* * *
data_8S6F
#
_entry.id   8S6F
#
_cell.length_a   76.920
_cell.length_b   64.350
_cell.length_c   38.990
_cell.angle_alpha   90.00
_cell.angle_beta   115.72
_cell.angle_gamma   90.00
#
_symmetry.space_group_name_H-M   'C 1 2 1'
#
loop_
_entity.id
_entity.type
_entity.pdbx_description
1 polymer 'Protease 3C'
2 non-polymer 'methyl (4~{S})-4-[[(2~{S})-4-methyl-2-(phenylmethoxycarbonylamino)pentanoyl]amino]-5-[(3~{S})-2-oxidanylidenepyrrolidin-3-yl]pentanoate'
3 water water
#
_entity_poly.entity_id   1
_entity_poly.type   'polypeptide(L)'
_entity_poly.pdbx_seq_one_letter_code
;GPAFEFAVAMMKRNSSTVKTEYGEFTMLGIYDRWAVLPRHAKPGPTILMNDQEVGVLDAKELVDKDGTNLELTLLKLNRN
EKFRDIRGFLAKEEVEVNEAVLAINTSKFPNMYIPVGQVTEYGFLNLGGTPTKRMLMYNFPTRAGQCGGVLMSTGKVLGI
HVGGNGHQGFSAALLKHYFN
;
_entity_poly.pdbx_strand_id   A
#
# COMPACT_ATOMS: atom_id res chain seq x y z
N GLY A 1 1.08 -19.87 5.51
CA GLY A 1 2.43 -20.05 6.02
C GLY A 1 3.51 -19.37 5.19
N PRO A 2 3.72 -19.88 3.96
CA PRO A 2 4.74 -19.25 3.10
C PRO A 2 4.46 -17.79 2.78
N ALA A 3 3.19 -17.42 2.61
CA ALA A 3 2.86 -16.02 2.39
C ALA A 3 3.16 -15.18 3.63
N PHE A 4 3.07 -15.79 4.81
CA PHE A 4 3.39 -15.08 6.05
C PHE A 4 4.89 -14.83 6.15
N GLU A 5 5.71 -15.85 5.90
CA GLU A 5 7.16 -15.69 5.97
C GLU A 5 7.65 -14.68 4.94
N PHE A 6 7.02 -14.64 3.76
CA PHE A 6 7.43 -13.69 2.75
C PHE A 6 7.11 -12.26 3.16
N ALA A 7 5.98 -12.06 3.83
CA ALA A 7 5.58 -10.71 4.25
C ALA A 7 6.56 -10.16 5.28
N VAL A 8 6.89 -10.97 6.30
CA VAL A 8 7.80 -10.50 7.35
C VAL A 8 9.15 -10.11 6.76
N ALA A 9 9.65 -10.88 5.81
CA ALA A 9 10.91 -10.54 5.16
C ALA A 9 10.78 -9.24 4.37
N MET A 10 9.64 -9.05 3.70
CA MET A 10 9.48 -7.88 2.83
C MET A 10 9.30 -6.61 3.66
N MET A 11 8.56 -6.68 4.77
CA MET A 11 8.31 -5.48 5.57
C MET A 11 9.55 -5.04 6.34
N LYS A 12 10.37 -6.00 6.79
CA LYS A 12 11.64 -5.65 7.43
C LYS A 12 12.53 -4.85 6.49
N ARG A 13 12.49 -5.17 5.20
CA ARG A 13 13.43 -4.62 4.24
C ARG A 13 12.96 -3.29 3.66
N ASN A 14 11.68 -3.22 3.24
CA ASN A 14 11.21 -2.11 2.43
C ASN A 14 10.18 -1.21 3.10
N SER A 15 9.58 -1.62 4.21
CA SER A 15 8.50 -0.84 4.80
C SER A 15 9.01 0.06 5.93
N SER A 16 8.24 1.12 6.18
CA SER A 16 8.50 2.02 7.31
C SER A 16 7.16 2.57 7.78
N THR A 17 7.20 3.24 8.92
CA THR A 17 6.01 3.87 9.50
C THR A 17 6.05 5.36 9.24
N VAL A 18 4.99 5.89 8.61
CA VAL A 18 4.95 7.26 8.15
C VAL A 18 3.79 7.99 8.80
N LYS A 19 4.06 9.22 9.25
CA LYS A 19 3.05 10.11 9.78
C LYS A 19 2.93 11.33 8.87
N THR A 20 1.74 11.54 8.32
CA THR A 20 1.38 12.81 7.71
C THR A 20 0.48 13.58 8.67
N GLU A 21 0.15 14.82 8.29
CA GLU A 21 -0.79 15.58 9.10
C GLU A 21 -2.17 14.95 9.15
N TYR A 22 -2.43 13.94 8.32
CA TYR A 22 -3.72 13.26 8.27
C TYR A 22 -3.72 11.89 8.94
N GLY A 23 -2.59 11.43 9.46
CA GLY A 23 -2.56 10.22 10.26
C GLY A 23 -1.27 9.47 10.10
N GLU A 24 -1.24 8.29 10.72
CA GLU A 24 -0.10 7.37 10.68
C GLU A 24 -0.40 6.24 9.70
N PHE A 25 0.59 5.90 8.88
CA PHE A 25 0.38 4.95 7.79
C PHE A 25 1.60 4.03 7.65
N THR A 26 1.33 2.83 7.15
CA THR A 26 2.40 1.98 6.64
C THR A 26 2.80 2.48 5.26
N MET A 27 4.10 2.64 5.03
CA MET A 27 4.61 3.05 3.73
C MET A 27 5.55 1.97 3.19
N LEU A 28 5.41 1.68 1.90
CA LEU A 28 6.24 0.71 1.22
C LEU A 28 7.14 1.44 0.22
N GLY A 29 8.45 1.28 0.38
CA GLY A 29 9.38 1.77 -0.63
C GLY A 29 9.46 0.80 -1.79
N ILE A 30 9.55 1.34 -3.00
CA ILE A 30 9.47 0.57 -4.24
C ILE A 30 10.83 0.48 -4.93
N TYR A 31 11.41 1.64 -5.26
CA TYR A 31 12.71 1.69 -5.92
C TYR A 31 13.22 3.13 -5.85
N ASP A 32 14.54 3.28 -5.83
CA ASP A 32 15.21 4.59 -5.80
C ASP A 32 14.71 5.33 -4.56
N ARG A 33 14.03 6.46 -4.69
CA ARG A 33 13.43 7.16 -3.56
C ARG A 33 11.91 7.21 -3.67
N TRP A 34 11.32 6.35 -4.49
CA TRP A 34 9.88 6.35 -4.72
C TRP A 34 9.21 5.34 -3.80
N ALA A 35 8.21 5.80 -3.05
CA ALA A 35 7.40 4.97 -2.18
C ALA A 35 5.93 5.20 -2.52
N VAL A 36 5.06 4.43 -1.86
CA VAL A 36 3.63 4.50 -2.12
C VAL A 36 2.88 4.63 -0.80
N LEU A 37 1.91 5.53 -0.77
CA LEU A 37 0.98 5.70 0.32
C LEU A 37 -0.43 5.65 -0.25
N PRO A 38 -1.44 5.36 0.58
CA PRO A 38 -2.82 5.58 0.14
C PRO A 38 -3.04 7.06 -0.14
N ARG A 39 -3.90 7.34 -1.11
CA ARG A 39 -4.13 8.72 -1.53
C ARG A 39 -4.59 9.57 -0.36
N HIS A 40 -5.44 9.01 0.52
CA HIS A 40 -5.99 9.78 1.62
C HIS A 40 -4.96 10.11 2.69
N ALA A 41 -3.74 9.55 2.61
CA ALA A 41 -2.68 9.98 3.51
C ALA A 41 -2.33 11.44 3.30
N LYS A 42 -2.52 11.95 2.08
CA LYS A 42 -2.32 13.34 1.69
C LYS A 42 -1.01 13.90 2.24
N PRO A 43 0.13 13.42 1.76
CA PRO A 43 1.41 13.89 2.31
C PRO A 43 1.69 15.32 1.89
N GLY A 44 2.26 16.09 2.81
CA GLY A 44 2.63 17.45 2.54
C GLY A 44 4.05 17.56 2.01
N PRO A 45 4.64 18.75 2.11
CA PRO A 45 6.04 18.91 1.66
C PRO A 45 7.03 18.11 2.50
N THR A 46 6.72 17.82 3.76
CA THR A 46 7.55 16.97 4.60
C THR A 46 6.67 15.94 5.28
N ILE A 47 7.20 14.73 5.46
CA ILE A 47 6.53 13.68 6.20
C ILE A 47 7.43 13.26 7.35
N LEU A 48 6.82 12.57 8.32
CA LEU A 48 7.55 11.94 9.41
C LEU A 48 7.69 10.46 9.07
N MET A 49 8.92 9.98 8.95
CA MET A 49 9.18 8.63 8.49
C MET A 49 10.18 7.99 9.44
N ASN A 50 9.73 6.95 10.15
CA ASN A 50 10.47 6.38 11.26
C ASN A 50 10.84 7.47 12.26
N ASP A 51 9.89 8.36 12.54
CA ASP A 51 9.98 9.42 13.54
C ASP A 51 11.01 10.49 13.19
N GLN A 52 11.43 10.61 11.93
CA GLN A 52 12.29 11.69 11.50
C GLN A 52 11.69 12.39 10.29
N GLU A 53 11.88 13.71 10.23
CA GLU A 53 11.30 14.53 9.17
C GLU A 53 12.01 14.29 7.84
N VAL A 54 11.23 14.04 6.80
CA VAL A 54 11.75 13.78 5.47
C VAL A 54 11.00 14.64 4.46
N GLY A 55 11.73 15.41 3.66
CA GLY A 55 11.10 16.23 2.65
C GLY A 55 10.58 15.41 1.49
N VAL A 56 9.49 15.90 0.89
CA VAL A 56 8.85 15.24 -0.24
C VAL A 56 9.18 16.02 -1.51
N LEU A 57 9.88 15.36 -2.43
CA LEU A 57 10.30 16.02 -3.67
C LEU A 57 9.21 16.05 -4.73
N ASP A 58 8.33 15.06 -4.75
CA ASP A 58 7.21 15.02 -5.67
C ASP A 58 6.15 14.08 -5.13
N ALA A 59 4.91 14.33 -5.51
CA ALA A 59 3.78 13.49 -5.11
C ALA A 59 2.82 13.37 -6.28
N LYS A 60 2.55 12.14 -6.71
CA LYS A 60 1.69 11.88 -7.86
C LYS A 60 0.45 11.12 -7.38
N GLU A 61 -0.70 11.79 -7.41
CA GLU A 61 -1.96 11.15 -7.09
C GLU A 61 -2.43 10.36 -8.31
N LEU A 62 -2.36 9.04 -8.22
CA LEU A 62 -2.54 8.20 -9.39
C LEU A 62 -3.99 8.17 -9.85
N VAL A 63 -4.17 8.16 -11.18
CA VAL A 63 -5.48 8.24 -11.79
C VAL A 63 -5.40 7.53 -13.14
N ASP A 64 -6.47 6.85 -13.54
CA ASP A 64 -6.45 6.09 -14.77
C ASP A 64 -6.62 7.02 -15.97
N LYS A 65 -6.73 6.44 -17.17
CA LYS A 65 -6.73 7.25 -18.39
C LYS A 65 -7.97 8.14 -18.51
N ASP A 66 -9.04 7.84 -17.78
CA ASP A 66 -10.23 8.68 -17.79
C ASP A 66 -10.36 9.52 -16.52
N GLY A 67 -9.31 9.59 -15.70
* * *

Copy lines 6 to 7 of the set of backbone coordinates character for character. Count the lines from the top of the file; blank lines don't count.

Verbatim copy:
_cell.length_b   64.350
_cell.length_c   38.990